I am blogging today from a jam-packed meeting of health care leaders convened by the Patient-Centered Primary Care Collaborative (PCPCC), a coalition representing 400 of the most powerful stakeholders in American health care, physicians, employers, consumers, purchasers, and insurers alike. Today's meeting is to discuss opportunities and solutions to advance the patient-centered medical home model of health care delivery. Attendees are hearing from physicians who are implementing team-based care through the PCMH in the real world of practice, from the senior government official who is running the Medicare Medical Home demonstration, from experts in the role of health information technology in facilitating care coordination, from communication experts on the importance of presenting the benefits of the PCMH in way that resonates with consumers, and from yours truly, who will be discussing the political environment surrounding primary care and the PCMH. (Information on the presentations will be posted on the Patient-Centered Primary Care Collaborative web site - http://www.pcpcc.net/ - following today's meeting.)
The fact that so many people, representing the most influential constituencies in health care, are united to advance patient-centered primary care is good news indeed. Much has been accomplished.
On the political front, Senator Max Baucus (D-MT), chair of the Senate Finance Committee (SFC), is expected to release a paper later today that outlines his proposals to reform the health care delivery system, including advancing primary care (more about this tomorrow) and models to support prevention and care coordination like the Patient-Centered Medical Home. As I blogged about last week, Democrats and Republicans alike during last week's SFC roundtable, expressed a strong bipartisan commitment to reforming physician payments to support the value of primary care.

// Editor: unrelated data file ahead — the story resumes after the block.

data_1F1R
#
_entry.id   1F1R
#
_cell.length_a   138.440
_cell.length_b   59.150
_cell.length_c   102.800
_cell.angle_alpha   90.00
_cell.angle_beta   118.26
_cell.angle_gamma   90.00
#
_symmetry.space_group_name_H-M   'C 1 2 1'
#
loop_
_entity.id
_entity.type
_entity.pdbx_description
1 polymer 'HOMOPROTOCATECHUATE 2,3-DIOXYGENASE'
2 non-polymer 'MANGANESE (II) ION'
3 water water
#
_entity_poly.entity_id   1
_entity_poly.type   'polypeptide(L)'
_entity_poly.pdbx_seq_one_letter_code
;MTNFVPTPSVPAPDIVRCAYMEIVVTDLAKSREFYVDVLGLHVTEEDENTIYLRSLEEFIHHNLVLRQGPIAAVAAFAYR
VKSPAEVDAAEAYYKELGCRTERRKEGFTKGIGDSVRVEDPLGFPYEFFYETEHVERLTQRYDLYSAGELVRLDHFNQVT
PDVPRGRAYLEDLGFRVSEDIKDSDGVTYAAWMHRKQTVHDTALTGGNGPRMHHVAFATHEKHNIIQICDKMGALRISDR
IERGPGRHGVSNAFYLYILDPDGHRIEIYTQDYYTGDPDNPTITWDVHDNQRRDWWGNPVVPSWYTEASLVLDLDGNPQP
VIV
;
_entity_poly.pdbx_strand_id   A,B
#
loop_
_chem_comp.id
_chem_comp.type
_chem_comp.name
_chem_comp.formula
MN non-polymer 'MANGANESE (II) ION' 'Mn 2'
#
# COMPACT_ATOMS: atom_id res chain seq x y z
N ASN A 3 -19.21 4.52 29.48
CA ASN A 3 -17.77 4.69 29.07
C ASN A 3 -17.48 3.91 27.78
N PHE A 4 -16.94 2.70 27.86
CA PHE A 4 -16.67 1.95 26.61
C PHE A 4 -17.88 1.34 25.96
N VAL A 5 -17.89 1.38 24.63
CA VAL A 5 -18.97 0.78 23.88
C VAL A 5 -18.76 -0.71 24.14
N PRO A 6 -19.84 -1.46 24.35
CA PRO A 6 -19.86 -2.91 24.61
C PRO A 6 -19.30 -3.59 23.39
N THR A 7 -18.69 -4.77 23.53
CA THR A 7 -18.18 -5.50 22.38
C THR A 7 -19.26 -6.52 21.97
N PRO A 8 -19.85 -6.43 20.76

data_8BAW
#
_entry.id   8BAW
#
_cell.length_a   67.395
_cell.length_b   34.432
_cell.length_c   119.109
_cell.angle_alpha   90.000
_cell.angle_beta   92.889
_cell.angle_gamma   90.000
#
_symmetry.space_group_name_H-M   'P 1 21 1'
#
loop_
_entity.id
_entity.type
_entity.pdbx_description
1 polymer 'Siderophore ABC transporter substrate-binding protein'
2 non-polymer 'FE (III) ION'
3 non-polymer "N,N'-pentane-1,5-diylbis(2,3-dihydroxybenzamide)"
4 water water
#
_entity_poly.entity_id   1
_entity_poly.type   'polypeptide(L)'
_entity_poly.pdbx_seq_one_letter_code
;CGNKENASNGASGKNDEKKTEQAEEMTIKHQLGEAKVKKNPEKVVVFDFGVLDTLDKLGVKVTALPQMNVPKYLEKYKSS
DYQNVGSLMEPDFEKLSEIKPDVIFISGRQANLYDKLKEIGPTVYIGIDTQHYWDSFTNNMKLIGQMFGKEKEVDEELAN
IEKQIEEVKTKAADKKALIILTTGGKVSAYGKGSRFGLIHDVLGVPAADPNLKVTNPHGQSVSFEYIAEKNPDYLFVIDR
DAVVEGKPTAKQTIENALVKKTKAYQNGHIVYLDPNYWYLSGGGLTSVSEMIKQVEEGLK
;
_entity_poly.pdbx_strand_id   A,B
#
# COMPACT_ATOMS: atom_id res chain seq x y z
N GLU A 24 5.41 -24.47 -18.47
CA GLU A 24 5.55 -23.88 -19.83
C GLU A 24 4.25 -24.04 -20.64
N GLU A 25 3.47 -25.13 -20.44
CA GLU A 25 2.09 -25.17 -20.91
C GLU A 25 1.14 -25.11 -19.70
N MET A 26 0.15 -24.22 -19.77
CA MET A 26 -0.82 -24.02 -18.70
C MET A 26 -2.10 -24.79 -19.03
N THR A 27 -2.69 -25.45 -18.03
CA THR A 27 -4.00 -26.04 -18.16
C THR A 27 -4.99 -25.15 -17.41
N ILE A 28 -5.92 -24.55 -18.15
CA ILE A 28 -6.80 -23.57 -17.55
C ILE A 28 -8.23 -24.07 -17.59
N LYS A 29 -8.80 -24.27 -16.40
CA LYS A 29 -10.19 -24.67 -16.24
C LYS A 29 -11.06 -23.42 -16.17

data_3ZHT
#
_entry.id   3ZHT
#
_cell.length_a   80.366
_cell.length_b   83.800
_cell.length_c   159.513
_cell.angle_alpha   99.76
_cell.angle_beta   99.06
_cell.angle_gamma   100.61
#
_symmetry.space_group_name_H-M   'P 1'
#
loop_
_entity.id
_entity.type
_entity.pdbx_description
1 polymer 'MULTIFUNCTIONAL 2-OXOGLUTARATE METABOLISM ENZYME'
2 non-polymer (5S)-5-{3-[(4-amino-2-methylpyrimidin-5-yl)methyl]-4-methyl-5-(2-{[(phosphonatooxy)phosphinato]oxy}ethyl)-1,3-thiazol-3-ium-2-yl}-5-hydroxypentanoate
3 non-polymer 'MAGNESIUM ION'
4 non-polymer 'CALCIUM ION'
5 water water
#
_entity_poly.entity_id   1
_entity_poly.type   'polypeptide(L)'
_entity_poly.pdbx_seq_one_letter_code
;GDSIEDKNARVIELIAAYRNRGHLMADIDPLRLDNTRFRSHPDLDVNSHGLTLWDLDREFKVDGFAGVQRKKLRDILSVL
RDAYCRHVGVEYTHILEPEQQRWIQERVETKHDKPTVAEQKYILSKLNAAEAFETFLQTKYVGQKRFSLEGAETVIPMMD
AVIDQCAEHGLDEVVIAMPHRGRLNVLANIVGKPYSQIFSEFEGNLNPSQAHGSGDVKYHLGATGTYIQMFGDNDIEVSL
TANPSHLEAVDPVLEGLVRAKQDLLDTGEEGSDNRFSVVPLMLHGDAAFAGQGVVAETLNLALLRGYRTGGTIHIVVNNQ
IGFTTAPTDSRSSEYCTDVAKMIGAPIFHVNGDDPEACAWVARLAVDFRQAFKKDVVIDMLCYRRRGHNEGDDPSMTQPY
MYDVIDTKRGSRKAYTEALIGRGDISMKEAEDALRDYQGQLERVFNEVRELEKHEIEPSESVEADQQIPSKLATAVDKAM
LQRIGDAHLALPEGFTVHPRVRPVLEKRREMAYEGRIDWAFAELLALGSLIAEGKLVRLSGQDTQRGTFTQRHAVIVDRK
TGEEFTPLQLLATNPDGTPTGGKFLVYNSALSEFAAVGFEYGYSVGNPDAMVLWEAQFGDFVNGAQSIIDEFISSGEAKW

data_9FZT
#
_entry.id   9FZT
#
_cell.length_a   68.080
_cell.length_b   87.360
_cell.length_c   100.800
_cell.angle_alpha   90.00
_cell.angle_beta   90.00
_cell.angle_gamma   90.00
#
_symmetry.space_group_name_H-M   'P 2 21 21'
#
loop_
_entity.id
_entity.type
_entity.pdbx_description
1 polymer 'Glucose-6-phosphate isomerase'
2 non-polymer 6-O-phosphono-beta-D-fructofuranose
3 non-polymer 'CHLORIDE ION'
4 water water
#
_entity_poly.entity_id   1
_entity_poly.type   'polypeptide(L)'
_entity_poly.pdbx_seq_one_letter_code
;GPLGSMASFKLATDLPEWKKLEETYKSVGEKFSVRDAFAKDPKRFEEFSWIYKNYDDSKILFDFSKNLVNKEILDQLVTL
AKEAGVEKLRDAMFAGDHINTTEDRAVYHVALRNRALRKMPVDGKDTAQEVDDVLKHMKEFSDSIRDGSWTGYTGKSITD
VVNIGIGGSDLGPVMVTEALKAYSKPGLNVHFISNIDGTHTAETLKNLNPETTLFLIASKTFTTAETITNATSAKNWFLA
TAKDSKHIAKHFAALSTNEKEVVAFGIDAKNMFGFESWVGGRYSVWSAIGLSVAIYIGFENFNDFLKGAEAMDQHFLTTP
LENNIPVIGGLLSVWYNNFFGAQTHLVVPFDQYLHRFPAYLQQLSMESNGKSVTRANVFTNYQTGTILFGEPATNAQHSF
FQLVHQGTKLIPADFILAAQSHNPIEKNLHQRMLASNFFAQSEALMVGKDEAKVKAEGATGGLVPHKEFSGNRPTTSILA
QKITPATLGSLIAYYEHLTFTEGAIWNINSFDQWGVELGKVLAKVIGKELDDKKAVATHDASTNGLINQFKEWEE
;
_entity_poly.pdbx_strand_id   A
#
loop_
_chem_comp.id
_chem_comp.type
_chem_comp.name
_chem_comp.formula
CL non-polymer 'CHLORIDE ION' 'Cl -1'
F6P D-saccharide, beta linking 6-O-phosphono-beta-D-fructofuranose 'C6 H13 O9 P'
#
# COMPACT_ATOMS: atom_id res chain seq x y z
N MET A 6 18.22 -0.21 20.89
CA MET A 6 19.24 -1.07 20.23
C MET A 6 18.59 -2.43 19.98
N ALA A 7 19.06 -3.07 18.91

But as Robert Pear writes in yesterday's New York Times, translating the support on Capitol Hill for primary care into legislation will run right into the challenge of finding the money in a budget-neutral environment. The article quotes a spokesperson from a non-primary care physician organization who flatly rejected the idea that higher paid specialists might have to give up something to support their colleagues in primary care.
The hope of many of us is that Congress will decide that the value of primary care is such that it deserves a commitment of more federal funding, without running it through the usual budget-neutrality constraint that requires that more money for primary care come from other physicians or "providers." ACP has consistently advocated that Congress consider the demonstrated impact of primary care in achieving overall improvements in outcomes and reductions in health care spending, much of it related to reductions in preventable hospital admissions under Medicare Part A. The regular budget neutrality rules don't allow for savings in one part of Medicare (in this case, Part A) to be allocated to another (payments for primary care under Part B).
The challenge though is we may soon be facing tough choices. If Congress won't agree to put more "new" money on the table for primary care, the funding will have to come from someplace else. Yet I still have not heard anyone step up to the collection plate to commit the resources needed to adequately fund primary care so that it is competitive with other specialties, even though just about everyone says they agree on the need.
Unless payments for primary care are increased to the point where primary care is considered to be a viable and attractive career choice for young physicians and to sustain those already in practice, we can build all of the medical homes we want, but there will be no one home when the patient shows up for care.
Today's question: What advice would you give to Congress on finding the money to support higher payments for primary care, given budget-neutrality rules and resistance from other physicians and providers to redistributing money to primary care?